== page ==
Today’s post is something of a spiritual successor to my post “Never Enough.” We begin with Jesus talking about the Baptist and Forerunner John:
24 When the messengers of John had gone, he began to speak to the crowds concerning John: “What did you go out into the wilderness to behold? A reed shaken by the wind? 25 What then did you go out to see? A man clothed in soft raiment? Behold, those who are gorgeously appareled and live in luxury are in kings’ courts. 26 What then did you go out to see? A prophet? Yes, I tell you, and more than a prophet. 27 This is he of whom it is written,
‘Behold, I send my messenger before thy face,
who shall prepare thy way before thee.’
28 I tell you, among those born of women none is greater than John; yet he who is least in the kingdom of God is greater than he.” 29 (When they heard this all the people and the tax collectors justified God, having been baptized with the baptism of John; 30 but the Pharisees and the lawyers rejected the purpose of God for themselves, not having been baptized by him.)
31 “To what then shall I compare the men of this generation, and what are they like? 32 They are like children sitting in the market place and calling to one another,
‘We piped to you, and you did not dance;
we wailed, and you did not weep.’
33 For John the Baptist has come eating no bread and drinking no wine; and you say, ‘He has a demon.’ 34 The Son of man has come eating and drinking; and you say, ‘Behold, a glutton and a drunkard, a friend of tax collectors and sinners!’ 35 Yet wisdom is justified by all her children.”
There is no pleasing or satisfying someone with their heart in the wrong place. You can do no right in their eyes. They will find something wrong with what you have done- no matter that their conclusion might be inconsistent with something they said at some earlier time.
One personal example:
Some time ago I was asked once by someone why I wasn’t interested in a particular young woman. I explained to the questioner that, unfortunately, the woman in question was quite unattractive. Far below the level where I would be able to feel any passion towards her (to put it politely). The person told me that I was being shallow by focusing on the woman’s looks. I needed to pay attention to her character- that should drive my decision.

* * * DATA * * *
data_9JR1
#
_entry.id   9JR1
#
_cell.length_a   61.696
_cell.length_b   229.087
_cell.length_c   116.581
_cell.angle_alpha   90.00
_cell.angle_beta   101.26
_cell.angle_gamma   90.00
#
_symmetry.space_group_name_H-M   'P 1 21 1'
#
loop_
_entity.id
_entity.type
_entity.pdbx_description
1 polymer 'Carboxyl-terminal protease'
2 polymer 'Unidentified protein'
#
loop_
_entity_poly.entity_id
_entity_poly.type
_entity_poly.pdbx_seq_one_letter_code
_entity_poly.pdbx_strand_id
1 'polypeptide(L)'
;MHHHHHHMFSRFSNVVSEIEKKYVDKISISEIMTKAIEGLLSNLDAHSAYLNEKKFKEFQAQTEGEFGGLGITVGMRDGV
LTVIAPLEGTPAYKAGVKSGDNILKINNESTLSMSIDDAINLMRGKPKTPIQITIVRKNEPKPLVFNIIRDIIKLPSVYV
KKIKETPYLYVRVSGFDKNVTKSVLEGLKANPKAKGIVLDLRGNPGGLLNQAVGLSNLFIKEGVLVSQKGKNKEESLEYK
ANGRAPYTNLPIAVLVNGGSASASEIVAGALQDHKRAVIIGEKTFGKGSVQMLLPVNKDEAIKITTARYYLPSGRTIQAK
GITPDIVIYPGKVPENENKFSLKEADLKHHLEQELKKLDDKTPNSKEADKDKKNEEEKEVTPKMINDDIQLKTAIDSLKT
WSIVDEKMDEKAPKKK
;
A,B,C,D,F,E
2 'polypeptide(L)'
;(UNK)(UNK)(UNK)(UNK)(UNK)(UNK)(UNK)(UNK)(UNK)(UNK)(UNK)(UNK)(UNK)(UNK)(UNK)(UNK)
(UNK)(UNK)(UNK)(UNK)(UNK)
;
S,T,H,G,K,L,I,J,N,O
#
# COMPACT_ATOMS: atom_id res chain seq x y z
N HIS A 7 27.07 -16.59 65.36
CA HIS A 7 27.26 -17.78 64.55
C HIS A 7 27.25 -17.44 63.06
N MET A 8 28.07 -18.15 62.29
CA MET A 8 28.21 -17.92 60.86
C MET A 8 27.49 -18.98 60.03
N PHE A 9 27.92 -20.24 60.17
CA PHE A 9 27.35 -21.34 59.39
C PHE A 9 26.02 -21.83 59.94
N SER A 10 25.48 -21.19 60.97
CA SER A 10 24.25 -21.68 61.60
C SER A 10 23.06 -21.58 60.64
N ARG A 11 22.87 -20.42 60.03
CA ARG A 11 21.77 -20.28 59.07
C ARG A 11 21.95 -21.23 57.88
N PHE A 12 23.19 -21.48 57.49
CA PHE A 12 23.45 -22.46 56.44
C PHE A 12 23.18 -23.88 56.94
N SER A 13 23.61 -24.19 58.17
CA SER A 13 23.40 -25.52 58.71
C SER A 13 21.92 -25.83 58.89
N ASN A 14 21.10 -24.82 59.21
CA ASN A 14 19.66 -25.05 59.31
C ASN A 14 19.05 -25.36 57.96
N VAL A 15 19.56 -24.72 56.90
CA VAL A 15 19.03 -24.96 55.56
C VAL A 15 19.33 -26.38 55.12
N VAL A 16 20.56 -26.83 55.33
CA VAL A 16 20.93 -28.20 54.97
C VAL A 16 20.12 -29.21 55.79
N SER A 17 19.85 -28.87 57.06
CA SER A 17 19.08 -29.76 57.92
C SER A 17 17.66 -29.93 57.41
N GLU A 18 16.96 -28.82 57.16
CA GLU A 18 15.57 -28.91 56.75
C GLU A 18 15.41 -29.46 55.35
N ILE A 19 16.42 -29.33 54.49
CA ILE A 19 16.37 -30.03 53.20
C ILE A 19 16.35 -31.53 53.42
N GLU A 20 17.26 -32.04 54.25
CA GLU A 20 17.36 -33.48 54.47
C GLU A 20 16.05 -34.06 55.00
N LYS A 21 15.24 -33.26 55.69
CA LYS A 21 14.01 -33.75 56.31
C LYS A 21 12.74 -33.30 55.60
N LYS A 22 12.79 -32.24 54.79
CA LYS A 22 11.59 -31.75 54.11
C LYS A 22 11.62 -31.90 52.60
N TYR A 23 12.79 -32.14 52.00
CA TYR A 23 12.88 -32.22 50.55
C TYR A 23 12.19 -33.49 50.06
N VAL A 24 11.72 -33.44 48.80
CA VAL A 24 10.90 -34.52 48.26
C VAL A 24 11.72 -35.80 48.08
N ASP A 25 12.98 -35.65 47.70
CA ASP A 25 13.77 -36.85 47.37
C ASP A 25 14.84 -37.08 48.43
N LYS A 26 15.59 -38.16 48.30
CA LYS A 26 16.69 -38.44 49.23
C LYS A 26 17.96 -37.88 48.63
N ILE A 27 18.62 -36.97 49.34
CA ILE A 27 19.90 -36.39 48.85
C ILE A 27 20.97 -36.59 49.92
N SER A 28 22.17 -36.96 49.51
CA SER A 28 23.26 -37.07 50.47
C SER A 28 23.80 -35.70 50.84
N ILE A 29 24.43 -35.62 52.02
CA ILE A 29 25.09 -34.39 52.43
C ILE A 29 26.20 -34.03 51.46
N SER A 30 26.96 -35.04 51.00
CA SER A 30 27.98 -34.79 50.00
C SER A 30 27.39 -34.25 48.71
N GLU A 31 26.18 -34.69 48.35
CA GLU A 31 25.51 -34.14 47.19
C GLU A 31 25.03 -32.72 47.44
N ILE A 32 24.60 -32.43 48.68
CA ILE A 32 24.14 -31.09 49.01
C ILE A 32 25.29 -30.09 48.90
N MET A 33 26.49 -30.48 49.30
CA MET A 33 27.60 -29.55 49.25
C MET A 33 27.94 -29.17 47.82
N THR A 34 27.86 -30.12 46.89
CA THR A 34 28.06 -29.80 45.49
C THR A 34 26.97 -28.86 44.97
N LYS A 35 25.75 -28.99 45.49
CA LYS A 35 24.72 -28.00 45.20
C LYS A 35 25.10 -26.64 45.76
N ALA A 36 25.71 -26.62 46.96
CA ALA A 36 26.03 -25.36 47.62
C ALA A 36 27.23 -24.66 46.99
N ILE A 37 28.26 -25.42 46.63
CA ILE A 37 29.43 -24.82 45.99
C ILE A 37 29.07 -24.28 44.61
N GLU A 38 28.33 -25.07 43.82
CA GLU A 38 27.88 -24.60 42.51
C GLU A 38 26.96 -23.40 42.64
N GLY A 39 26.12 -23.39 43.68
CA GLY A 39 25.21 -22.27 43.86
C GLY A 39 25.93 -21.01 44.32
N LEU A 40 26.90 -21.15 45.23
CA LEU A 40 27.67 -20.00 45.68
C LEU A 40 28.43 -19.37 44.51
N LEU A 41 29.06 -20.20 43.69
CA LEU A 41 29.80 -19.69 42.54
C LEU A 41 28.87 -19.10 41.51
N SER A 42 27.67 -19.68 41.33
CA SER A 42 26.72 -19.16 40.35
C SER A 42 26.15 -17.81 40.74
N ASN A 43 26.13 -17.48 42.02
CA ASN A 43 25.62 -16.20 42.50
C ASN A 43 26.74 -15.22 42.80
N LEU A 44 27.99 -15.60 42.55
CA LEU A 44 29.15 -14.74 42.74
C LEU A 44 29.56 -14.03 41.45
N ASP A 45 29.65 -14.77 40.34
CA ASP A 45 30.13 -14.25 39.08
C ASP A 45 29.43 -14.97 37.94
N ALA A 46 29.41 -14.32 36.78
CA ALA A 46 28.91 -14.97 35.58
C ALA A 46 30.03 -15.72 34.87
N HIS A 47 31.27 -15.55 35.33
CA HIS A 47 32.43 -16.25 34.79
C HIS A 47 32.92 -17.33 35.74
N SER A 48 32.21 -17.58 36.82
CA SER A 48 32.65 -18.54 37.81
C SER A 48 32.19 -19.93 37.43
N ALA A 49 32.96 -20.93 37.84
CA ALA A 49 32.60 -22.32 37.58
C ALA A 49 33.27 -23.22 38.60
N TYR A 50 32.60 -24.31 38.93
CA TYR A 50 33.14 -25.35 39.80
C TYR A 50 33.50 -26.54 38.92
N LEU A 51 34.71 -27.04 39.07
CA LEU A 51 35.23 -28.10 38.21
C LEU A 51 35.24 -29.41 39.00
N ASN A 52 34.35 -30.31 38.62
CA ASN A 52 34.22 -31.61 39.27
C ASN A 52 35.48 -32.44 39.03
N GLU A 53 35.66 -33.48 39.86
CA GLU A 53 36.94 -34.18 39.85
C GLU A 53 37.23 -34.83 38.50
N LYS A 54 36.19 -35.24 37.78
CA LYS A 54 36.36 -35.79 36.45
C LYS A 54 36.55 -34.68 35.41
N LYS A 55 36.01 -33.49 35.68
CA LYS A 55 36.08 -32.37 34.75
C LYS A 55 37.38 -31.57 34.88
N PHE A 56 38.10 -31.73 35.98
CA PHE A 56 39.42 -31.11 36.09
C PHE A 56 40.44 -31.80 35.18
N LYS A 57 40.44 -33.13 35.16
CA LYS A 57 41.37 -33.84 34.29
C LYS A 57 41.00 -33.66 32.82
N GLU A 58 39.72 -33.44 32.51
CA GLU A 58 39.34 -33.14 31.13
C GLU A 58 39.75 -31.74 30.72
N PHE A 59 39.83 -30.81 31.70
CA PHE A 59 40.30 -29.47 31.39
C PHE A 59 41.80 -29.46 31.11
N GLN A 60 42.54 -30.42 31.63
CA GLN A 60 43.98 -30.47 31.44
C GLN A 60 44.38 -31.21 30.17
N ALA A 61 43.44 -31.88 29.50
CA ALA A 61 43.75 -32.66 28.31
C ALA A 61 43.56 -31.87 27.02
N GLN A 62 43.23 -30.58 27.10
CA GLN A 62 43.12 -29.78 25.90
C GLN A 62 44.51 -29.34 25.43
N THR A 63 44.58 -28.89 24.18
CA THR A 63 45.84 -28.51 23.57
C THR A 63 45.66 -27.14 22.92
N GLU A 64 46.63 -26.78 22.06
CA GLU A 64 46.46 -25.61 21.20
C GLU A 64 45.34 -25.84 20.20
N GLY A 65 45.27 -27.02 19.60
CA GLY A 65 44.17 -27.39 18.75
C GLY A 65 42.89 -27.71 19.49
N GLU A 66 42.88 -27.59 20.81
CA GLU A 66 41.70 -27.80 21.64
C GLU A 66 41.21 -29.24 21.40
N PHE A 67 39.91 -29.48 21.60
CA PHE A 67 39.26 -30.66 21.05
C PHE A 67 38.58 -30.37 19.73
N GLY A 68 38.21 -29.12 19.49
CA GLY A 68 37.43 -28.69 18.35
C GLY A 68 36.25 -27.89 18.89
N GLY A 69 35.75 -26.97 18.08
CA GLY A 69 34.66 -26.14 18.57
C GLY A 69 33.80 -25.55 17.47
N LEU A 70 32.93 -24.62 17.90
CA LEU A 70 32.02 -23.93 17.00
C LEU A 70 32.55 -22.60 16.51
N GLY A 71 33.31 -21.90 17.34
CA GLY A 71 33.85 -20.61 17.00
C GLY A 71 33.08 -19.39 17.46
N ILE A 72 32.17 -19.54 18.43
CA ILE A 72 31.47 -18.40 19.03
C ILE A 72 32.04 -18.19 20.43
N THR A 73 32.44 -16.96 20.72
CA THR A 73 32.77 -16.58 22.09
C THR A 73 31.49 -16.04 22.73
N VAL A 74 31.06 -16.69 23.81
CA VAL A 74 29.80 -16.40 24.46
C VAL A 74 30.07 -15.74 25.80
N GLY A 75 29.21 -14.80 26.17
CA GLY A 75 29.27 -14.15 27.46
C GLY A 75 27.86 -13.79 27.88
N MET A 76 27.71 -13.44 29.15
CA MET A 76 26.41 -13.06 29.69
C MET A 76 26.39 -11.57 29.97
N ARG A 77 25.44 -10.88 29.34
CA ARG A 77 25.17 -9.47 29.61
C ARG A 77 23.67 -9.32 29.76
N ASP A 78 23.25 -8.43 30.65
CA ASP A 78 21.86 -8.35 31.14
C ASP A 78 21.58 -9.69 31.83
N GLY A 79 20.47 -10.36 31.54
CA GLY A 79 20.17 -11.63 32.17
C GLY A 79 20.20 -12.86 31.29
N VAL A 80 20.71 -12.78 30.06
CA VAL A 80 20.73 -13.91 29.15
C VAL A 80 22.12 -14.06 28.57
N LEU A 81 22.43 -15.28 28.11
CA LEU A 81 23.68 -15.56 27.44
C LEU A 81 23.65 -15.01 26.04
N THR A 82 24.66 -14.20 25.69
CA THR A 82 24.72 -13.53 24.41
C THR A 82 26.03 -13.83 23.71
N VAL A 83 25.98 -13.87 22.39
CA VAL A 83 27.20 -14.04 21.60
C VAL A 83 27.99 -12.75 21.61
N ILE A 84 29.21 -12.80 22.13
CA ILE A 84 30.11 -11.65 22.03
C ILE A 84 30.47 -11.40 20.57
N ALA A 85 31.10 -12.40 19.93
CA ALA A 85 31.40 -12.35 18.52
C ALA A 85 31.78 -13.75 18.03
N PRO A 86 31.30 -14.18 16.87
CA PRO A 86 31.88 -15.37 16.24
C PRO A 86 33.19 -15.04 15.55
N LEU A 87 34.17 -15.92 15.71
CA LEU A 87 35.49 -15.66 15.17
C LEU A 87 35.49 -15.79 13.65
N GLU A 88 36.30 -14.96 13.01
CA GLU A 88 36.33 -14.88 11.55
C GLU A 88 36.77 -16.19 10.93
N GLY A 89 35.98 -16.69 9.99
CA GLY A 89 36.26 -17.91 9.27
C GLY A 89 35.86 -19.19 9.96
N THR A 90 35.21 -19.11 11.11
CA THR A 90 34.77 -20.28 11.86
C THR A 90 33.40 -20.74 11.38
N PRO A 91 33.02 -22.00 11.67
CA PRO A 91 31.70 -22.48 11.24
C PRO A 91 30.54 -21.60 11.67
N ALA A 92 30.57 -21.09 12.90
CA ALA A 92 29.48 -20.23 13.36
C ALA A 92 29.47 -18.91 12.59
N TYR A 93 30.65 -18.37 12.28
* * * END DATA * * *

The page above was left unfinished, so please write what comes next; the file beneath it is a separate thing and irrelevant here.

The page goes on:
Fast forward a little bit. Same person asks why I had rejected a different woman. I explained that this particular woman was severely lacking in character (former carousel rider). She was not marriage material, certainly for me and I would argue that at the time not for anyone (she needed to seriously reflect and change her life). The person then objected by point out: “But she is so beautiful…”
The disconnect was obvious, but the person here didn’t see it. Why? Because that person’s heart was in the wrong place. I could do not right- largely because I spoke up for myself and had my own views on what constitutes a good woman (and thus good wife).
2 A fool takes no pleasure in understanding,
but only in expressing his opinion.
These words of St. Paul seem appropriate:
Working together with him, then, we entreat you not to accept the grace of God in vain. 2 For he says,
“At the acceptable time I have listened to you,
and helped you on the day of salvation.”
Behold, now is the acceptable time; behold, now is the day of salvation. 3 We put no obstacle in any one’s way, so that no fault may be found with our ministry, 4 but as servants of God we commend ourselves in every way: through great endurance, in afflictions, hardships, calamities, 5 beatings, imprisonments, tumults, labors, watching, hunger; 6 by purity, knowledge, forbearance, kindness, the Holy Spirit, genuine love, 7 truthful speech, and the power of God; with the weapons of righteousness for the right hand and for the left; 8 in honor and dishonor, in ill repute and good repute. We are treated as impostors, and yet are true; 9 as unknown, and yet well known; as dying, and behold we live; as punished, and yet not killed; 10 as sorrowful, yet always rejoicing; as poor, yet making many rich; as having nothing, and yet possessing everything.
11 Our mouth is open to you, Corinthians; our heart is wide. 12 You are not restricted by us, but you are restricted in your own affections. 13 In return—I speak as to children—widen your hearts also.
(2 Corinthians 6:1-13)
What holds many back the most is not a lack of understanding, but of desire. The Corinthians were constantly admonished by the early Church because they were told the Truth, but did not desire it. They did not, as St. Paul advised, widen their hearts. This is unfortunate, but at the same time, it is not the fault of those who preach the Word. It falls on them- they are restricted by their own affections, by their own defects. Pity them, pray for them, but don’t blame yourself for them.